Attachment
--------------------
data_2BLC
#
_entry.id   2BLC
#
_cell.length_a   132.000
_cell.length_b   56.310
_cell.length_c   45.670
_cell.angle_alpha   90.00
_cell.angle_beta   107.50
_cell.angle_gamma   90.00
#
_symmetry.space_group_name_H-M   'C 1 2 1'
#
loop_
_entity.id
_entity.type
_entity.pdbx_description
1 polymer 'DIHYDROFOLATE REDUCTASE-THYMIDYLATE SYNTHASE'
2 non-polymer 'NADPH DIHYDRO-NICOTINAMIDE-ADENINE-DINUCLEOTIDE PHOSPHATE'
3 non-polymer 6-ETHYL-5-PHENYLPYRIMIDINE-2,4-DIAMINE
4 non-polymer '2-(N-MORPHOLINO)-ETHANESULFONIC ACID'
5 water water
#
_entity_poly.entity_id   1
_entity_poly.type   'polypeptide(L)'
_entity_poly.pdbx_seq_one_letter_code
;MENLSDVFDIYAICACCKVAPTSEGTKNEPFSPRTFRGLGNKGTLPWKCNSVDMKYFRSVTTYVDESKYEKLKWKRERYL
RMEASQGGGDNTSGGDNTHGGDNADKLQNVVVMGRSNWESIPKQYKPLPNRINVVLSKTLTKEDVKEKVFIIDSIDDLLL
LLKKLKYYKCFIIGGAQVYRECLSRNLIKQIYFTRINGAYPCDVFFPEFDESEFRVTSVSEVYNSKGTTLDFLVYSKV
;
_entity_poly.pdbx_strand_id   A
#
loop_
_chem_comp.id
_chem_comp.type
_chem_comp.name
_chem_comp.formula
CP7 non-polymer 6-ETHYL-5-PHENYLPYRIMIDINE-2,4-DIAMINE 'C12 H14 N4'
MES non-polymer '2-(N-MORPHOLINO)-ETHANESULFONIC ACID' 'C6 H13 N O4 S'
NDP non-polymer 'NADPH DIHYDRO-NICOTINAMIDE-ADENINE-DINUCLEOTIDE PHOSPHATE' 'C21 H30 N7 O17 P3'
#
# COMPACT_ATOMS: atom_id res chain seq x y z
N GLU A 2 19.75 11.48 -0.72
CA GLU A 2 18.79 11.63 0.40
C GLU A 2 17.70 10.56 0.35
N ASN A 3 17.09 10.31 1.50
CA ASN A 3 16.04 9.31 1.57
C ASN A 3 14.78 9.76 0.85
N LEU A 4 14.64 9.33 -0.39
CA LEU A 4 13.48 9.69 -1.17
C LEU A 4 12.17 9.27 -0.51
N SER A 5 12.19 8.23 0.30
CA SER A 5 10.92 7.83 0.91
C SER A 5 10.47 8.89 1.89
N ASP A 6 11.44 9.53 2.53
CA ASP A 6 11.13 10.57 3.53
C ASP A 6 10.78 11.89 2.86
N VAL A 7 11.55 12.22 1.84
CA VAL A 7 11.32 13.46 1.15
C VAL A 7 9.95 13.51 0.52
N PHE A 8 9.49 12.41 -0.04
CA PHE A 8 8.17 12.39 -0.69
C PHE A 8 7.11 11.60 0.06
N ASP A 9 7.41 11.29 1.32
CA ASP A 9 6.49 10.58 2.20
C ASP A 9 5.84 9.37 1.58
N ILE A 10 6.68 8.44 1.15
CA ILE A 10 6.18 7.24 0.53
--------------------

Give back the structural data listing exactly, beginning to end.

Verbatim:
data_2BLC
#
_entry.id   2BLC
#
_cell.length_a   132.000
_cell.length_b   56.310
_cell.length_c   45.670
_cell.angle_alpha   90.00
_cell.angle_beta   107.50
_cell.angle_gamma   90.00
#
_symmetry.space_group_name_H-M   'C 1 2 1'
#
loop_
_entity.id
_entity.type
_entity.pdbx_description
1 polymer 'DIHYDROFOLATE REDUCTASE-THYMIDYLATE SYNTHASE'
2 non-polymer 'NADPH DIHYDRO-NICOTINAMIDE-ADENINE-DINUCLEOTIDE PHOSPHATE'
3 non-polymer 6-ETHYL-5-PHENYLPYRIMIDINE-2,4-DIAMINE
4 non-polymer '2-(N-MORPHOLINO)-ETHANESULFONIC ACID'
5 water water
#
_entity_poly.entity_id   1
_entity_poly.type   'polypeptide(L)'
_entity_poly.pdbx_seq_one_letter_code
;MENLSDVFDIYAICACCKVAPTSEGTKNEPFSPRTFRGLGNKGTLPWKCNSVDMKYFRSVTTYVDESKYEKLKWKRERYL
RMEASQGGGDNTSGGDNTHGGDNADKLQNVVVMGRSNWESIPKQYKPLPNRINVVLSKTLTKEDVKEKVFIIDSIDDLLL
LLKKLKYYKCFIIGGAQVYRECLSRNLIKQIYFTRINGAYPCDVFFPEFDESEFRVTSVSEVYNSKGTTLDFLVYSKV
;
_entity_poly.pdbx_strand_id   A
#
loop_
_chem_comp.id
_chem_comp.type
_chem_comp.name
_chem_comp.formula
CP7 non-polymer 6-ETHYL-5-PHENYLPYRIMIDINE-2,4-DIAMINE 'C12 H14 N4'
MES non-polymer '2-(N-MORPHOLINO)-ETHANESULFONIC ACID' 'C6 H13 N O4 S'
NDP non-polymer 'NADPH DIHYDRO-NICOTINAMIDE-ADENINE-DINUCLEOTIDE PHOSPHATE' 'C21 H30 N7 O17 P3'
#
# COMPACT_ATOMS: atom_id res chain seq x y z
N GLU A 2 19.75 11.48 -0.72
CA GLU A 2 18.79 11.63 0.40
C GLU A 2 17.70 10.56 0.35
N ASN A 3 17.09 10.31 1.50
CA ASN A 3 16.04 9.31 1.57
C ASN A 3 14.78 9.76 0.85
N LEU A 4 14.64 9.33 -0.39
CA LEU A 4 13.48 9.69 -1.17
C LEU A 4 12.17 9.27 -0.51
N SER A 5 12.19 8.23 0.30
CA SER A 5 10.92 7.83 0.91
C SER A 5 10.47 8.89 1.89
N ASP A 6 11.44 9.53 2.53
CA ASP A 6 11.13 10.57 3.53
C ASP A 6 10.78 11.89 2.86
N VAL A 7 11.55 12.22 1.84
CA VAL A 7 11.32 13.46 1.15
C VAL A 7 9.95 13.51 0.52
N PHE A 8 9.49 12.41 -0.04
CA PHE A 8 8.17 12.39 -0.69
C PHE A 8 7.11 11.60 0.06
N ASP A 9 7.41 11.29 1.32
CA ASP A 9 6.49 10.58 2.20
C ASP A 9 5.84 9.37 1.58
N ILE A 10 6.68 8.44 1.15
CA ILE A 10 6.18 7.24 0.53